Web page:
Kaapse Kerrievis (Pickled Fish)
They say that smell is the greatest memory trigger of all the senses. I think that's probably true for me, along with music. The citrussy, sweet scent of Freesias that would fill my home in Johannesburg in the summertime, remind me of my mother in an instant. Youth Dew perfume, auntie Pat (a scent I still associate with posh ladies). The veld (African savvanah) after rain... the African bush. Wild roses...summertime in Nova Scotia. Kouros aftershave... Billy (9th grade boyfriend).
Frangipanis, lemons, corriander, curry, turmeric and ginger, will sweep me back to our little house in Cape Town, that we bought shortly after Cliff and I were married. It had a frangapani tree in the front yard, it's grey gnarled branches softened by its delicate white, waxy flowers with sunset coloured centres. It's exotic scent strongest at night to lure sphinx moths to pollinate them.
In our backyard two huge lemons trees, would spoil us with their abundance and shade the small outdoor table we would sit at for lunch on lazy weekends. For some reason my olfactory memory now plunges me back into that long-ago-place whenever I smell the combination of spices for pickled fish.
Perhaps it's the association with our long charcuturie style lunches, where pickled fish would always make an appearance, alongside fresh crusty bread. Most likely, it was the fact that we were immersed in Cape Malay flavours unique to Cape Town. A cuisine that mixes African traditions with those of the Malaysian and Indonesian slaves brought over by the Dutch in the 17th and 18th centuries. A blend of spices – corriander, ginger, fennel, star anise, tamarind and, most important, turmeric – gives the food its distinctive aromatic quality.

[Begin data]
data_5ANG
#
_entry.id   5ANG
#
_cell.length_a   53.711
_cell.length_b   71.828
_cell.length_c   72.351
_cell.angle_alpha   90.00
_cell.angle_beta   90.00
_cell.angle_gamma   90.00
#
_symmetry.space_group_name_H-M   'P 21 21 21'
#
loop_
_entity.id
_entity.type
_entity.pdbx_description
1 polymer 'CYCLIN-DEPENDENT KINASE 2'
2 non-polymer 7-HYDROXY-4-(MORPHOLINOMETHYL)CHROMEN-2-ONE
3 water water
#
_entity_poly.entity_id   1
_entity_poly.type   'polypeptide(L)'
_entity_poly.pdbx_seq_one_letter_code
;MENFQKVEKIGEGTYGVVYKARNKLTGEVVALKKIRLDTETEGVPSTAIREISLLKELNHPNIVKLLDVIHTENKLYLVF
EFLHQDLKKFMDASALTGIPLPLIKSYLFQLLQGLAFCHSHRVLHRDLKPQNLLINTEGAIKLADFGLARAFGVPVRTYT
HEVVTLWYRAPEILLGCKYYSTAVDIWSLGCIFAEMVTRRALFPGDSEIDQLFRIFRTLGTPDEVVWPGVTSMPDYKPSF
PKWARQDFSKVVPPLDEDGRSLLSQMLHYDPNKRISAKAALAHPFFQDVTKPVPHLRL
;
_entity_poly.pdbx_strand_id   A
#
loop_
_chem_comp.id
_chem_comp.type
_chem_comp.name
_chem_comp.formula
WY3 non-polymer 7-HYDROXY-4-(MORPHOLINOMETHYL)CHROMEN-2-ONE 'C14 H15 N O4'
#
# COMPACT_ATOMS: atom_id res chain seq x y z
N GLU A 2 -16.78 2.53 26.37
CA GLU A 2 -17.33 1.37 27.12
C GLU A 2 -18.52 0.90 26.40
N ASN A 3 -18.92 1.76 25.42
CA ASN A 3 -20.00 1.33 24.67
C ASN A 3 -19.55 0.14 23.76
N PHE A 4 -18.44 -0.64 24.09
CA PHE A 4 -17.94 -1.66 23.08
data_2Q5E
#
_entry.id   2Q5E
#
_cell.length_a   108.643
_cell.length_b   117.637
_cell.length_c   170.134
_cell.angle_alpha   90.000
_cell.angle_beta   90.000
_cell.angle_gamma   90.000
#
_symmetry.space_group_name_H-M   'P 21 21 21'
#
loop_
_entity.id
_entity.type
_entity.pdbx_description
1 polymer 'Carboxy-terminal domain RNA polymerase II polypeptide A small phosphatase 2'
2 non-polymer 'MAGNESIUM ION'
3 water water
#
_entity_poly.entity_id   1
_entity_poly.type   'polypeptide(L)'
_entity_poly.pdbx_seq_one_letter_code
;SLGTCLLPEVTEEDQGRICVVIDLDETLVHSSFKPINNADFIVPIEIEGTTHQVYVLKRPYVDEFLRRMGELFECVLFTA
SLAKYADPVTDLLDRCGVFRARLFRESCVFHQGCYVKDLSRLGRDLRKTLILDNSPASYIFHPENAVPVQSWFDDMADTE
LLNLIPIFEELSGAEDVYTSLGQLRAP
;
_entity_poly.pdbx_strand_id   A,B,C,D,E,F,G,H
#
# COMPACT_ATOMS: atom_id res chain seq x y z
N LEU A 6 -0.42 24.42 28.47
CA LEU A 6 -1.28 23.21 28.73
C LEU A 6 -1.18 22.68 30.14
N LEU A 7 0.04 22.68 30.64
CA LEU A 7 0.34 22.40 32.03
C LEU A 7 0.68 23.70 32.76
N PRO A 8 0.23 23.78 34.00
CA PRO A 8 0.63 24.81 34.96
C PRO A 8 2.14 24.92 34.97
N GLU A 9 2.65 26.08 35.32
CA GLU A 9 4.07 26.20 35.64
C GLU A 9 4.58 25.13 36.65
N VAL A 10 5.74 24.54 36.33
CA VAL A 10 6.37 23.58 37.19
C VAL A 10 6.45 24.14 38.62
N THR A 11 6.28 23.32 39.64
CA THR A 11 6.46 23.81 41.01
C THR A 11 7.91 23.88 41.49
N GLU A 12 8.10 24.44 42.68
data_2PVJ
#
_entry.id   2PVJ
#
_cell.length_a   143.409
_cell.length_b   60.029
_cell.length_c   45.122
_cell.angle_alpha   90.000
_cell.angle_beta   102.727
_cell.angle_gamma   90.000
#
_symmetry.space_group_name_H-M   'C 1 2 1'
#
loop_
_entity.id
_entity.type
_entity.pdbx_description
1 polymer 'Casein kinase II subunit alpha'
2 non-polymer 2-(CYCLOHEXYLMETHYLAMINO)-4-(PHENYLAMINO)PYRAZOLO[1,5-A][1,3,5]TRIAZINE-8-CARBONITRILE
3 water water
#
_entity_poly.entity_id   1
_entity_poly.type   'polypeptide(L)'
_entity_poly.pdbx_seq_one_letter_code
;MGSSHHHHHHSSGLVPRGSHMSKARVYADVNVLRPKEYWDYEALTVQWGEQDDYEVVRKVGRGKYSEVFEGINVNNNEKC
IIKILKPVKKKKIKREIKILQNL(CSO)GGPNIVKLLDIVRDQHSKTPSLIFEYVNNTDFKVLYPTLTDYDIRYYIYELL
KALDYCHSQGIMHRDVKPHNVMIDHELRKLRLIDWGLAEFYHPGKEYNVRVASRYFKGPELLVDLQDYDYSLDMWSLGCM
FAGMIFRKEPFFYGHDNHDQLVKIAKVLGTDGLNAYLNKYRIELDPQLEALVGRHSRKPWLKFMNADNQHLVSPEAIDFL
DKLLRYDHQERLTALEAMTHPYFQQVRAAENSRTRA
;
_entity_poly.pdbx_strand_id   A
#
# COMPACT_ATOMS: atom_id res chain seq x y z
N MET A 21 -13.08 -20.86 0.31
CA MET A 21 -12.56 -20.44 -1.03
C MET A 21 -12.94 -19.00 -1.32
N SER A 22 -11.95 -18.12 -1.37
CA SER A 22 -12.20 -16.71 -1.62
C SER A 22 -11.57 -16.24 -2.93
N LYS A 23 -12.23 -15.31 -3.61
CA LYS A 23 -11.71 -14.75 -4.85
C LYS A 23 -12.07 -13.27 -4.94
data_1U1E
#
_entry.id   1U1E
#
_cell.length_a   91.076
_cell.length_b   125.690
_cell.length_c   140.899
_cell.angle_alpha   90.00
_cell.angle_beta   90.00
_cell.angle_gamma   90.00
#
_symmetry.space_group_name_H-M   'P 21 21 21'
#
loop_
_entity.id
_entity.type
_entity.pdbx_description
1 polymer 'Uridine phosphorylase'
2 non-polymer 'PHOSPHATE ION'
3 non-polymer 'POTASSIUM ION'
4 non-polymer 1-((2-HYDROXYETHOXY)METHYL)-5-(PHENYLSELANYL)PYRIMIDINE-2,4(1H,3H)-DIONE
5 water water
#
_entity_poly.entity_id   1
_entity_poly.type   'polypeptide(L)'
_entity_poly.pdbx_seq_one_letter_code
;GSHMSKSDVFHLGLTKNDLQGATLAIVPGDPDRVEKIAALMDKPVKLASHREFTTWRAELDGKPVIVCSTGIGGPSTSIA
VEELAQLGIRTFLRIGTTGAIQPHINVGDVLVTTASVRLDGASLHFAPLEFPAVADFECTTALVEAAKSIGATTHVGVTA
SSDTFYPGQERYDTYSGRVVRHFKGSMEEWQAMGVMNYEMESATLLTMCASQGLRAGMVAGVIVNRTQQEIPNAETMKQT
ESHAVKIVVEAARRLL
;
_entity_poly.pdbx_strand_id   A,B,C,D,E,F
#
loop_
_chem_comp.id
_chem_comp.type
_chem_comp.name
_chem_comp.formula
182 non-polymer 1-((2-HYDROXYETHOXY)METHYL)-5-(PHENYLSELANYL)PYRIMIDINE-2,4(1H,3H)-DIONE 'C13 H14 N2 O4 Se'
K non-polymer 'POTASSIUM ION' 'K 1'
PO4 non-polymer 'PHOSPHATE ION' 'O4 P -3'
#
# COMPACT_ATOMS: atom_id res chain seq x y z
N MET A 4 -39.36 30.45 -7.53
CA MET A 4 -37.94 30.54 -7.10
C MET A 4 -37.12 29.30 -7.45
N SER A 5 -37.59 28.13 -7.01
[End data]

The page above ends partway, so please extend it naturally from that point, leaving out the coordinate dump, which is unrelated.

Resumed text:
Pickled Fish is a classic South African Cape Malay recipe that is usually made around Easter and eaten with spicy hot cross buns. It is the perfect picnic food and at the first hint of a warm day, eaten with buttered spicy buns it is really quite sublime. Do not be put off of the idea of pickled fish! The combination of spices (left to be absorbed by the fish for 3 days) creates a sort of alchemy that produces a fragrant, spicy, sweet, acidic deliciousness. I use hake, when I can get it for this recipe but any thick, firm white fish will work.
3 pounds (1.5kg) firm, white fish fillets
2 tablespoons all purpose flour
2-3 large onions sliced into rings
2 cloves garlic finely chopped
1 teaspoon mild curry powder 1 teaspoon cumin
1 teaspoon ground turmeric
1 teaspoon freshly grated ginger
1 teaspoon coriander seeds, toasted & crushed
2 bay leaves
1/2 cup white wine vinegar
2 tablespoons brown sugar
½ teaspoon salt
Freshly ground black pepper to taste
1. Preheat the oven to 350°F. Place the fish in a baking dish, season with salt and pepper and dust with flour. Bake for 15 to minutes. Remove the fish from the oven and allow to cool before cutting it into smaller portions of about 2 inches each.
2. In a saucepan over a medium heat, sauté the onion until soft and translucent. Add the garlic, curry powder, ground turmeric, ginger and ground coriander and stir through.
3. Add the vinegar, water, bay leaves and sugar. Stir until the sugar is dissolved. Season with freshly ground pepper and salt to taste. 4. Allow the sauce to simmer gently. Remove from the heat and allow to cool for about 20 minutes.
6. In a large dish or jar, pack the fish fillets in layers covering each layer with the sauce. Cover and allow the fish to marinade in the fridge for at least 48 hours before eating.
Serve cold with crusty baguette or hot cross buns.